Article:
The abundance of 10 fatty acyl chains at TAG mass of m/z 872.8, 924.8, and 926.8. Data from neutral loss (NL) scans have been isotopically deconvoluted and adjustment factors have been applied. TAG abundance was determined by comparing the deconvoluted, corrected intensities with those of the internal standards. (a) The abundance of each fatty acyl chain at TAG m/z 872.8 was calculated from the spectra acquired in each of 10 NL scan modes. Two fatty acyl chain combinations can be deduced for m/z 872.8 (C52:4) based on the number of acyl carbons and double bonds. (b) The abundance of each fatty acyl chain at TAG m/z 924.8 was calculated from the NL spectra. Four fatty acyl chain combinations can be deduced for m/z 924.8 (C56:6). (c) The abundance of each fatty acyl chain at TAG m/z 926.8 was calculated from the NL spectra. Five fatty acyl chain combinations can be deduced for m/z 926.8 (C56:5). The complete data for the fatty acyl abundance at each TAG mass are listed in Table S2. Values are means ± standard error (SE;= 5).

Quantification of TAG molecular species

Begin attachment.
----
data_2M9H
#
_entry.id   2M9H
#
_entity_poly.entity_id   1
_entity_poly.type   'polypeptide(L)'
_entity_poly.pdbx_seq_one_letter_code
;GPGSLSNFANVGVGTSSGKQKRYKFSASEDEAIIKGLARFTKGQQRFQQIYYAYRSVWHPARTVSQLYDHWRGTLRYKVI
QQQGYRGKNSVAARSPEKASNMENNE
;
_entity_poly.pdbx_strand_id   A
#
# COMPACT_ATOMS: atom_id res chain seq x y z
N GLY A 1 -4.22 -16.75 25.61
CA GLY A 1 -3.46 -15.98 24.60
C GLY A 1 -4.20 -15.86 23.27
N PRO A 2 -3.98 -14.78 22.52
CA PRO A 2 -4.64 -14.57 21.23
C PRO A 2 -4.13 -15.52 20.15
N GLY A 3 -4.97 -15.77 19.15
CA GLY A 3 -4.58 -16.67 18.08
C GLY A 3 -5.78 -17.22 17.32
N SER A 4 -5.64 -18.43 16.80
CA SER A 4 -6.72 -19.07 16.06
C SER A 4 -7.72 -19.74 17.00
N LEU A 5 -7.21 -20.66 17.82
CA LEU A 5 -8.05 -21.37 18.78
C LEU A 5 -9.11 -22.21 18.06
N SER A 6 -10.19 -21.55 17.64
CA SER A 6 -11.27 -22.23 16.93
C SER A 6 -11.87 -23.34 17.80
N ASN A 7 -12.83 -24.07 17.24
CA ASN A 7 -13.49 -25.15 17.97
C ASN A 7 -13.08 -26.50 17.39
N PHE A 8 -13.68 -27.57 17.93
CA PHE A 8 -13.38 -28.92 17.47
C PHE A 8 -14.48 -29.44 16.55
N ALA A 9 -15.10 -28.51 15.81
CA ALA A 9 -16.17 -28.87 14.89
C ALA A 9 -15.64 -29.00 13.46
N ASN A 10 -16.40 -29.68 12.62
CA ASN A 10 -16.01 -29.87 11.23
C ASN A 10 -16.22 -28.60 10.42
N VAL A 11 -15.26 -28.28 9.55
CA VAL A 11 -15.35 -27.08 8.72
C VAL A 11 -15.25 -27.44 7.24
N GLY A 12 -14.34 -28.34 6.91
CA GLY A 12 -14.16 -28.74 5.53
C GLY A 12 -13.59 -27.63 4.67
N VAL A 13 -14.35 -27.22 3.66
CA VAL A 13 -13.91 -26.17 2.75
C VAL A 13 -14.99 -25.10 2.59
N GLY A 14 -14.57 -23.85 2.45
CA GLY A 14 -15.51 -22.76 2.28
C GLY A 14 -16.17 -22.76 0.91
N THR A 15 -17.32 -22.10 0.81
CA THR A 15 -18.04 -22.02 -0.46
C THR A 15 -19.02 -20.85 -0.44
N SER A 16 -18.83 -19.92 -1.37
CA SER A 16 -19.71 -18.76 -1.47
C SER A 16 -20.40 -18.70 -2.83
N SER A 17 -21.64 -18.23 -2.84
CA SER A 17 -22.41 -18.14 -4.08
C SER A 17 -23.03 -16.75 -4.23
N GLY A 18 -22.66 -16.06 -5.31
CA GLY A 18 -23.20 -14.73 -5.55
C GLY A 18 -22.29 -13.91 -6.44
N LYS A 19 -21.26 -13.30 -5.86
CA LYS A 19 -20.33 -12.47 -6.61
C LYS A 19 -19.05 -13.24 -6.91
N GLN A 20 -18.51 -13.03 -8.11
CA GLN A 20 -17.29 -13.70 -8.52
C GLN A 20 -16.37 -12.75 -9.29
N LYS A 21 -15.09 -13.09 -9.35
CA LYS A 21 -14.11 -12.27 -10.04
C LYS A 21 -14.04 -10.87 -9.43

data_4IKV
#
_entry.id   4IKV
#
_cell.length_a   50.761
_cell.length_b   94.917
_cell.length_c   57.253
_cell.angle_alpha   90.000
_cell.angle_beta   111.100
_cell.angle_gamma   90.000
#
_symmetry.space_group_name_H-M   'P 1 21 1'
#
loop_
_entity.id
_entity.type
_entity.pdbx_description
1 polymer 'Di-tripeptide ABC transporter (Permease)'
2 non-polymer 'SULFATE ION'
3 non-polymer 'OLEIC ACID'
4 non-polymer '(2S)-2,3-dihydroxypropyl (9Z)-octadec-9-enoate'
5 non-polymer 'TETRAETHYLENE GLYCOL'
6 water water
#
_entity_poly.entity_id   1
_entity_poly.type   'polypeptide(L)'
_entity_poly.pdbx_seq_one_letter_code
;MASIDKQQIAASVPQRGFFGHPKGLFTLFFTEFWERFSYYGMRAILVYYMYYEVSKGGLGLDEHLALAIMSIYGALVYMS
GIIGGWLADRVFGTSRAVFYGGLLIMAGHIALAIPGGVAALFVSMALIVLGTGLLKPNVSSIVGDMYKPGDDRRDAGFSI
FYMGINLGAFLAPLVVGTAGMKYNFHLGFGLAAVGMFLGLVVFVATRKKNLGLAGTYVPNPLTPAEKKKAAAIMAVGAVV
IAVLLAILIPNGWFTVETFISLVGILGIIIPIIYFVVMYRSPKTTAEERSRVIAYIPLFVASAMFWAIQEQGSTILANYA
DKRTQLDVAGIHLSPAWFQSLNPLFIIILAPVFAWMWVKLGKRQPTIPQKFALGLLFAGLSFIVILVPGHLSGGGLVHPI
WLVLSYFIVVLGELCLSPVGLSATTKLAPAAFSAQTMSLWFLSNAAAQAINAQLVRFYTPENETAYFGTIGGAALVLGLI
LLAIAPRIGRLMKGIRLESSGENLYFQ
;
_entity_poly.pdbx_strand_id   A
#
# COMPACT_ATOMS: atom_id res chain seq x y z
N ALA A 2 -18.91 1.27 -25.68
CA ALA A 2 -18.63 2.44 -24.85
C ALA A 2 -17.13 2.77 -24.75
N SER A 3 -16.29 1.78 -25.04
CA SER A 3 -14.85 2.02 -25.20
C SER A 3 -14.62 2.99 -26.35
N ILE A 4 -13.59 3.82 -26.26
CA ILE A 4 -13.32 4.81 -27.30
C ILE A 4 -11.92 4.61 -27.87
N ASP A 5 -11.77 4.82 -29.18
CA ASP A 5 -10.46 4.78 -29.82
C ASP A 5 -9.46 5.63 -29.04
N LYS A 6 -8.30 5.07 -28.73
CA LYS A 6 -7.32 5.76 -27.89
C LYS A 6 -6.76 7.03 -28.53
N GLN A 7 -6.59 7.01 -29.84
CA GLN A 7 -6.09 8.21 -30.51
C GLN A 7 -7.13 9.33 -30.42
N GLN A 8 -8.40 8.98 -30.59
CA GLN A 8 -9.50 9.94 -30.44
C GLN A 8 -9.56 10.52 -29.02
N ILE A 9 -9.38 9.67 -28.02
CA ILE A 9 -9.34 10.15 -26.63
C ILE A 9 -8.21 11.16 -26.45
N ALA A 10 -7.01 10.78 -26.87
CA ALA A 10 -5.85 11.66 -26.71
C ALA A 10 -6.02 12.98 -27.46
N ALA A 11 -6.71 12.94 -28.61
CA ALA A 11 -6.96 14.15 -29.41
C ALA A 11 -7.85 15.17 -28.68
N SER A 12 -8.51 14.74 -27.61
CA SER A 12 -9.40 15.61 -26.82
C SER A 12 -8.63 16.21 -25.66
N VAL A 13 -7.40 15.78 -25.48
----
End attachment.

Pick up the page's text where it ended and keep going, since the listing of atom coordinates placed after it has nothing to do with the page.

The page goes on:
The deduced TAG species were quantified. First, the intensities of each peak were corrected (‘deconvoluted’) by subtracting signals due to TAG isotopic variants. Primarily, the relevant isotopic variants contain two 13C; these signals occur at the same m/z as the all 12C isotope of TAG with one fewer double bond. Second, a correction was made for variable mass spectral response observed for TAG species varying in acyl carbon number and overall number of double bonds. To develop standard curves for the response adjustment, commercially available symmetric TAGs present at known concentrations were analyzed by NL scanning of the [M+NH4]+ ions. Drawing on previous work by Han and Gross (2001), the data from the synthetic TAGs were fitted and the curves extrapolated to cover all TAG acyl and double bond combinations detected in Arabidopsis seeds. Details of the fitting and extrapolation are shown in Table S1, Figures S3–S6, and Method S1. Adjustment factors for TAG species at each m/z, i.e. for each group with a common number of total acyl carbons and total double bonds, were determined in comparison with the response for the internal standard, tri17:1 (C51:3), which was set at 1 (Table S1). These adjustment factors were applied to the sum of isotopically deconvoluted intensities (from the NL spectra) at each m/z (i.e., to each TAG group defined by total acyl carbon number: total double bond number). At the same time, the data were normalized to the observed internal standard signal for the sample, so that the abundance of each fatty acid in TAGs at a particular m/z was calculated (in nmol) as: [observed TAG intensity × internal standard amount (nmol) × adjustment factor]/[observed internal standard intensity].